1220Re: [GreenLeft_discussion] Fw: RN3280ES4Iraq - The real 'Saving Pte. Lynch'
- May 5, 2003Here's the cnn version.
QUESTION: HOW MANY USA AS DISTINCT FROM CANADIAN PAPERS
HAVE RUN THIS ONE ?
May. 4, 2003. 02:55 PM
The real 'Saving Pte. Lynch'
Iraqi medical staff tell a different story than U.S. military
'We all became friends with her, we liked her so much'
MIDDLE EAST BUREAU
NASIRIYA, Iraq The fog of war comes sometimes with a certain odour, and cutting through its layers, like cutting through an onion, can bring tears to the eyes.
Such is the case with what is far and away the most oft-told story of the Persian Gulf War II the saga of Saving Private Lynch.
Branded on to our consciousness by media frenzy, the flawless midnight rescue of 19-year-old Private First Class Jessica Lynch hardly bears repeating even a month after the fact.
Precision teams of U.S. Army Rangers and Navy Seals, acting on intelligence information and supported by four helicopter gunships, ended Lynch's nine-day Iraqi imprisonment in true Rambo style, raising America's spirits when it needed it most.
All Hollywood could ever hope to have in a movie was there in this extraordinary feat of rescue except, perhaps, the truth.
So say three Nasiriya doctors, two nurses, one hospital administrator and local residents interviewed separately last week in a Toronto Star investigation.
The medical team that cared for Lynch at the hospital formerly known as Saddam Hospital is only now beginning to appreciate how grand a myth was built around the four hours the U.S. raiding party spent with them early on April Fool's Day.
And they are disappointed.
For Dr. Harith Houssona, 24, who came to consider Lynch a friend after nurturing her through the worst of her injuries, the ironies are almost beyond tabulation.
"The most important thing to know is that the Iraqi soldiers and commanders had left the hospital almost two days earlier," Houssona said. "The night they left, a few of the senior medical staff tried to give Jessica back. We carefully moved her out of intensive care and into an ambulance and began to drive to the Americans, who were just one kilometre away. But when the ambulance got within 300 metres, they began to shoot. There wasn't even a chance to tell them `We have Jessica. Take her.'"
One night later, the raid unfolded. Hassam Hamoud, 35, a waiter at Nasiriya's al-Diwan Restaurant, describes the preamble, when he was approached outside his home near the hospital by U.S. Special Forces troops accompanied by an Arabic translator from Qatar.
"They asked me if any troops were still in the hospital and I said `No, they're all gone.' Then they asked about Uday Hussein, and again, I said `No,'" Hamoud said. "The translator seemed satisfied with my answers, but the soldiers were very nervous."
At midnight, the sound of helicopters circling the hospital's upper floors sent staff scurrying for the x-ray department the only part of the hospital with no outside windows. The power was cut, followed by small explosions as the raiding teams blasted through locked doors.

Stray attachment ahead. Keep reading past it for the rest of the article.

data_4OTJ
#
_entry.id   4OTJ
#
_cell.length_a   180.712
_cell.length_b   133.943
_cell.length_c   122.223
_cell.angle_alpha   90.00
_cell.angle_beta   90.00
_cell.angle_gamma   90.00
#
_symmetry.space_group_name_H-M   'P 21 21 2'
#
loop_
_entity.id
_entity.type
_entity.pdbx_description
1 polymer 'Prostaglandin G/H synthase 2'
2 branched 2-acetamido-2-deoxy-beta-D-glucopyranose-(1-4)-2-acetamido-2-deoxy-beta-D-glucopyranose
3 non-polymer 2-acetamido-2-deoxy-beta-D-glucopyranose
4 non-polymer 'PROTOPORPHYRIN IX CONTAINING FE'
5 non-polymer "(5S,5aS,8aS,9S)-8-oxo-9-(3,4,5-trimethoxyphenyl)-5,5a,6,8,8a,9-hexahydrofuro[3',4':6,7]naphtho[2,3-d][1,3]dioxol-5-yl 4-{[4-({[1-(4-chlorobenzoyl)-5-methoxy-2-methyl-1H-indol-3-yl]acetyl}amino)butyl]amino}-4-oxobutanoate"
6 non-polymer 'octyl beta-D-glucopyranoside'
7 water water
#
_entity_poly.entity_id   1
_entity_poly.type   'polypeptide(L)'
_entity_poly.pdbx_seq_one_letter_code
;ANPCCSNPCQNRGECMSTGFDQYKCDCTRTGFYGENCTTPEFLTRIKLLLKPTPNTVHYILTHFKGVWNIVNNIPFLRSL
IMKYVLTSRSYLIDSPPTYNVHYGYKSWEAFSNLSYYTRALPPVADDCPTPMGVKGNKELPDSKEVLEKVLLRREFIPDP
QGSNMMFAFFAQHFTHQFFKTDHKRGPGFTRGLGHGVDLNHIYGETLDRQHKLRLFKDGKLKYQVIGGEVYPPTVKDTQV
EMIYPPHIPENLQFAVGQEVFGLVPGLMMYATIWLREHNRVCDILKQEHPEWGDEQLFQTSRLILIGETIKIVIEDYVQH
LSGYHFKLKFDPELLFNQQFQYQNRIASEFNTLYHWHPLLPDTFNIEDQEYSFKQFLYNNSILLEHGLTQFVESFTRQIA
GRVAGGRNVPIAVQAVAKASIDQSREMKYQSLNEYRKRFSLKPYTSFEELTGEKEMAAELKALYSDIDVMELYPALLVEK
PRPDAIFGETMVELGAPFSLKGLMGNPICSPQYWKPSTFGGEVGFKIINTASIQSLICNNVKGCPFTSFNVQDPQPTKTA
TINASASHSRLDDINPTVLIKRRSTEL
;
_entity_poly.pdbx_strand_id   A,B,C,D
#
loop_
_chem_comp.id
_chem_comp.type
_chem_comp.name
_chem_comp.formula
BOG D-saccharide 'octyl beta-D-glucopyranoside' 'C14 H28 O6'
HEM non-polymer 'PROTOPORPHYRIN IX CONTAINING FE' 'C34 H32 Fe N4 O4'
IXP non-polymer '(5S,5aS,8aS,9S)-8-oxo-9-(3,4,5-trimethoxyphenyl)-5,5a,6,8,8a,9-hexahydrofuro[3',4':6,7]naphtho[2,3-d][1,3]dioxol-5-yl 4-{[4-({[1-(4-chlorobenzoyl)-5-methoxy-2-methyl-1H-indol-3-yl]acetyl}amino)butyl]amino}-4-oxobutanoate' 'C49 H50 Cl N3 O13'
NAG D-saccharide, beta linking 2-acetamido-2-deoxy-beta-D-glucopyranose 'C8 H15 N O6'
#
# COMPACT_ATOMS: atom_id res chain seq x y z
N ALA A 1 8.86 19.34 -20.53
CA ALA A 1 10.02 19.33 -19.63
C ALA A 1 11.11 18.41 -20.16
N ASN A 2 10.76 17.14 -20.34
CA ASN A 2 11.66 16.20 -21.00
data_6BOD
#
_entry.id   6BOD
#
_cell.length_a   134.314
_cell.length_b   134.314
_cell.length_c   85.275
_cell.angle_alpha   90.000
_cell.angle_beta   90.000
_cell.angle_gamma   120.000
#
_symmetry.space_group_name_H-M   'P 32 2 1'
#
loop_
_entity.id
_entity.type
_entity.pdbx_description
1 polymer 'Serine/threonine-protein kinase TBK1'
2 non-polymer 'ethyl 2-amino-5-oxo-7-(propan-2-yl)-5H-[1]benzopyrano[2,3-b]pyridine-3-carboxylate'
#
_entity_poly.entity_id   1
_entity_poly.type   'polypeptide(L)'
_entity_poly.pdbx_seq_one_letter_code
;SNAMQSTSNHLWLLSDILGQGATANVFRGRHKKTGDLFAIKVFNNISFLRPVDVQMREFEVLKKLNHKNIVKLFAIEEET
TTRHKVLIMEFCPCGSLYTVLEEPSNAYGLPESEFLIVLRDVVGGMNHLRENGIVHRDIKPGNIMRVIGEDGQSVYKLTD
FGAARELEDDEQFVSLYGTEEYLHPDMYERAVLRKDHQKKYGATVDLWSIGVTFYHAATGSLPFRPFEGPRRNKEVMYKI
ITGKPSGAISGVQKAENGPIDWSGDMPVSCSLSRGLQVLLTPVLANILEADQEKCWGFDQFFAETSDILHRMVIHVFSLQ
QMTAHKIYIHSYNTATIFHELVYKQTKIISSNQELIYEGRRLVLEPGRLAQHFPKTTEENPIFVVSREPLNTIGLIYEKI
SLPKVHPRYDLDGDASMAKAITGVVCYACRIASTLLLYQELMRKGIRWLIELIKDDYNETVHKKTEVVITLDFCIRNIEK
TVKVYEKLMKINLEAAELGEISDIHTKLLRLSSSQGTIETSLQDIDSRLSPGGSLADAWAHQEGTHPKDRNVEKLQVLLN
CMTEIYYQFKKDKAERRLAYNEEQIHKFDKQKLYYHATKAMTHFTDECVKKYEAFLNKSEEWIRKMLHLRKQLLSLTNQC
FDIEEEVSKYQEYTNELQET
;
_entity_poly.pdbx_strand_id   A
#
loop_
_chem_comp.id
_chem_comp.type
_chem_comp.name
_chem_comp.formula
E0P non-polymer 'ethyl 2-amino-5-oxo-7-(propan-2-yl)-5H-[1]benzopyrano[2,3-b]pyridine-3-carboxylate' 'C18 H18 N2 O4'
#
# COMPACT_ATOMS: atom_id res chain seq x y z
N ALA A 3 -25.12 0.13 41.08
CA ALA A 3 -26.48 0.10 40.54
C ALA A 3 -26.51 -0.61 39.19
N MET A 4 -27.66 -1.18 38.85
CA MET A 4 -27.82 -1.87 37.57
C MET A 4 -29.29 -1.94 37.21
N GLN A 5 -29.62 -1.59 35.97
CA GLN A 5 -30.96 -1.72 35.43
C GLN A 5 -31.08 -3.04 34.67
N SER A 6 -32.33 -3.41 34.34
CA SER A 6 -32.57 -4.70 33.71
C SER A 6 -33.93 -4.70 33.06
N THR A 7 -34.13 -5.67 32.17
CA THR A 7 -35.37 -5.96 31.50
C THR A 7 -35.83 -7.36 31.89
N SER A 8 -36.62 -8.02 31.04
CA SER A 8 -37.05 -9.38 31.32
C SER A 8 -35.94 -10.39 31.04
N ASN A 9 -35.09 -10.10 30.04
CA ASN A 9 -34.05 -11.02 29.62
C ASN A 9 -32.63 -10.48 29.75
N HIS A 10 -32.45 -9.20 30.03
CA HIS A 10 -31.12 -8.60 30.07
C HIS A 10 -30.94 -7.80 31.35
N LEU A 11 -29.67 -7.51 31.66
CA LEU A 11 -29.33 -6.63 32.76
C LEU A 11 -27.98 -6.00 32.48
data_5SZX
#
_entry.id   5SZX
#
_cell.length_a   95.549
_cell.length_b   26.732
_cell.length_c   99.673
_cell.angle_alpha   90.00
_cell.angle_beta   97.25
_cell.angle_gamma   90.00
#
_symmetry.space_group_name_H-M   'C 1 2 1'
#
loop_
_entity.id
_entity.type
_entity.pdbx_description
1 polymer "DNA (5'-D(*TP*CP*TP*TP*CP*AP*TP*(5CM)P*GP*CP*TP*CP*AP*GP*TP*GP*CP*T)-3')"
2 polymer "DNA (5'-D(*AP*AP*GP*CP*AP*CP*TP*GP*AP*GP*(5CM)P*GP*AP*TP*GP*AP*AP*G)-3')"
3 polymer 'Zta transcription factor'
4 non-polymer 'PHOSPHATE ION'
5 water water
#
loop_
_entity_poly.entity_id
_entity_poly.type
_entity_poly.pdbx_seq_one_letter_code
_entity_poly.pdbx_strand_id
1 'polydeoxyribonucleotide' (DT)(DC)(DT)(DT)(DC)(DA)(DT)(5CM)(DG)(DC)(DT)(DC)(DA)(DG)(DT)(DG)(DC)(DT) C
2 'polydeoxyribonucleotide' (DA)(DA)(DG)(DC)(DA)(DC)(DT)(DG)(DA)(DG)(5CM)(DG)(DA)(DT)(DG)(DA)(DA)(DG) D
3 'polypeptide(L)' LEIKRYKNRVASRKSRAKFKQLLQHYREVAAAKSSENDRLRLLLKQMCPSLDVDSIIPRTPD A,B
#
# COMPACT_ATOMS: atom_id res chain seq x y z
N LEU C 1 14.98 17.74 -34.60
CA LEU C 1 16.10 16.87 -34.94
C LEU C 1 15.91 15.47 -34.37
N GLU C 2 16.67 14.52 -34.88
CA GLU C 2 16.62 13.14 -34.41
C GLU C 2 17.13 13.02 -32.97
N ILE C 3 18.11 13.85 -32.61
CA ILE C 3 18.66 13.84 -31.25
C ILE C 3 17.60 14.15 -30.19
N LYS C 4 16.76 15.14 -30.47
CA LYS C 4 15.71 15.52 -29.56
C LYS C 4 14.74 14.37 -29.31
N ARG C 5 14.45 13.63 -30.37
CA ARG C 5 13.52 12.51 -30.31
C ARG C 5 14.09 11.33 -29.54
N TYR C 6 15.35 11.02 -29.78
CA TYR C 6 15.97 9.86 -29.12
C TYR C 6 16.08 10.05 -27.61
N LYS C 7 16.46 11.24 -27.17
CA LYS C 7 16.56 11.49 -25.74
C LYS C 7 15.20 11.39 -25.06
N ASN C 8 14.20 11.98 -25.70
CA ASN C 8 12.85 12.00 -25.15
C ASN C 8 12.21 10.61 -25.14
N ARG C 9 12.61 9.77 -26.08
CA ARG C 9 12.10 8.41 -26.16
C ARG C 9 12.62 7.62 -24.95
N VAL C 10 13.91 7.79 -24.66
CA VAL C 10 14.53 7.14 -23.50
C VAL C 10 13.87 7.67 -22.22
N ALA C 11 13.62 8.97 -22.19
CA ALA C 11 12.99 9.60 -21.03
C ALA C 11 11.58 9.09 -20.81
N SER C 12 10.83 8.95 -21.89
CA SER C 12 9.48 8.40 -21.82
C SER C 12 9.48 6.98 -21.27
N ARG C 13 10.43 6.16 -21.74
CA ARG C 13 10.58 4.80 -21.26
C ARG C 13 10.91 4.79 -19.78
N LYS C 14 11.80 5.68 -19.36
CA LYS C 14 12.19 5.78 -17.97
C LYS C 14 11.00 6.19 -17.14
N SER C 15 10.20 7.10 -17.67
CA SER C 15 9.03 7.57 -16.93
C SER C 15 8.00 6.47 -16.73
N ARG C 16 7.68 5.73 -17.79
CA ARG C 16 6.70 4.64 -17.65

A few minutes later, they heard a man's voice shout, "Go! Go! Go!" in English. Seconds later, the door burst open and a red laser light cut through the darkness, trained on the forehead of the chief resident.
"We were pretty frightened. There were about 40 medical staff together in the x-ray department," said Dr. Anmar Uday, 24. "Everyone expected the Americans to come that day because the city had fallen. But we didn't expect them to blast through the doors like a Hollywood movie."
Dr. Mudhafer Raazk, 27, observed dryly that two cameramen and a still photographer, also in uniform, accompanied the U.S. teams into the hospital. Maybe this was a movie after all.
Separately, the Iraqi doctors describe how the tension fell away rapidly once the Americans realized no threat existed on the premises. A U.S. medic was led to Lynch's room as others secured the rest of the three-wing hospital. Several staff and patients were placed in plastic handcuffs, including, according to Houssona, one Iraqi civilian who was already immobilized with abdominal wounds from an earlier explosion.
One group of soldiers returned to the x-ray room to ask about the bodies of missing U.S. soldiers and was led to a graveyard opposite the hospital's south wall. All were dead on arrival, the doctors say.
"The whole thing lasted about four hours," Raazk said. "When they left, they turned to us and said `Thank you.' That was it."
The Iraqi medical staff fanned out to assess the damage. In all, 12 doors were broken, a sterilized operating theatre contaminated, and the specialized traction bed in which Lynch had been placed was trashed.
"That was a special bed, the only one like it in the hospital, but we gave it to Jessica because she was developing a bed sore," Houssona said.
What bothers Raazk most is not what was said about Lynch's rescue, so much as what wasn't said about her time in hospital.